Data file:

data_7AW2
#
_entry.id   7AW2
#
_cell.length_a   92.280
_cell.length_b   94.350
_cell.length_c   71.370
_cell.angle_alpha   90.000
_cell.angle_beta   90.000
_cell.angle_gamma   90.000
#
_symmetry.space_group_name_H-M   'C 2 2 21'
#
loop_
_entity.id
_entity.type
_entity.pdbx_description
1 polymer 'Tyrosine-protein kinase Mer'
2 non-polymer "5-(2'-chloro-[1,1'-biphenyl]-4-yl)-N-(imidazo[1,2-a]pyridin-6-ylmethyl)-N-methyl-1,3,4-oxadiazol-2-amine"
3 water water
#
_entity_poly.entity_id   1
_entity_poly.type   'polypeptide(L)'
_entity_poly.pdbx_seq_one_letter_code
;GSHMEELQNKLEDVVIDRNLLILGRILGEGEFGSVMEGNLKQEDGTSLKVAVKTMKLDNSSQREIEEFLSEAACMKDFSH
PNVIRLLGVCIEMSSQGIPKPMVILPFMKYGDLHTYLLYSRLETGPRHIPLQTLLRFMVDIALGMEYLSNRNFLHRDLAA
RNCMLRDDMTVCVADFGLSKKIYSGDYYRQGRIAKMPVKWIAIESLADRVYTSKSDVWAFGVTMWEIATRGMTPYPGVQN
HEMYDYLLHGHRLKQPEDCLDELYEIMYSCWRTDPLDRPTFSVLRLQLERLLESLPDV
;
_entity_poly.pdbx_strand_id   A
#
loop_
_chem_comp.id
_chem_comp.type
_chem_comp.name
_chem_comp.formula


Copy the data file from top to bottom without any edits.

data_7AW2
#
_entry.id   7AW2
#
_cell.length_a   92.280
_cell.length_b   94.350
_cell.length_c   71.370
_cell.angle_alpha   90.000
_cell.angle_beta   90.000
_cell.angle_gamma   90.000
#
_symmetry.space_group_name_H-M   'C 2 2 21'
#
loop_
_entity.id
_entity.type
_entity.pdbx_description
1 polymer 'Tyrosine-protein kinase Mer'
2 non-polymer "5-(2'-chloro-[1,1'-biphenyl]-4-yl)-N-(imidazo[1,2-a]pyridin-6-ylmethyl)-N-methyl-1,3,4-oxadiazol-2-amine"
3 water water
#
_entity_poly.entity_id   1
_entity_poly.type   'polypeptide(L)'
_entity_poly.pdbx_seq_one_letter_code
;GSHMEELQNKLEDVVIDRNLLILGRILGEGEFGSVMEGNLKQEDGTSLKVAVKTMKLDNSSQREIEEFLSEAACMKDFSH
PNVIRLLGVCIEMSSQGIPKPMVILPFMKYGDLHTYLLYSRLETGPRHIPLQTLLRFMVDIALGMEYLSNRNFLHRDLAA
RNCMLRDDMTVCVADFGLSKKIYSGDYYRQGRIAKMPVKWIAIESLADRVYTSKSDVWAFGVTMWEIATRGMTPYPGVQN
HEMYDYLLHGHRLKQPEDCLDELYEIMYSCWRTDPLDRPTFSVLRLQLERLLESLPDV
;
_entity_poly.pdbx_strand_id   A
#
loop_
_chem_comp.id
_chem_comp.type
_chem_comp.name
_chem_comp.formula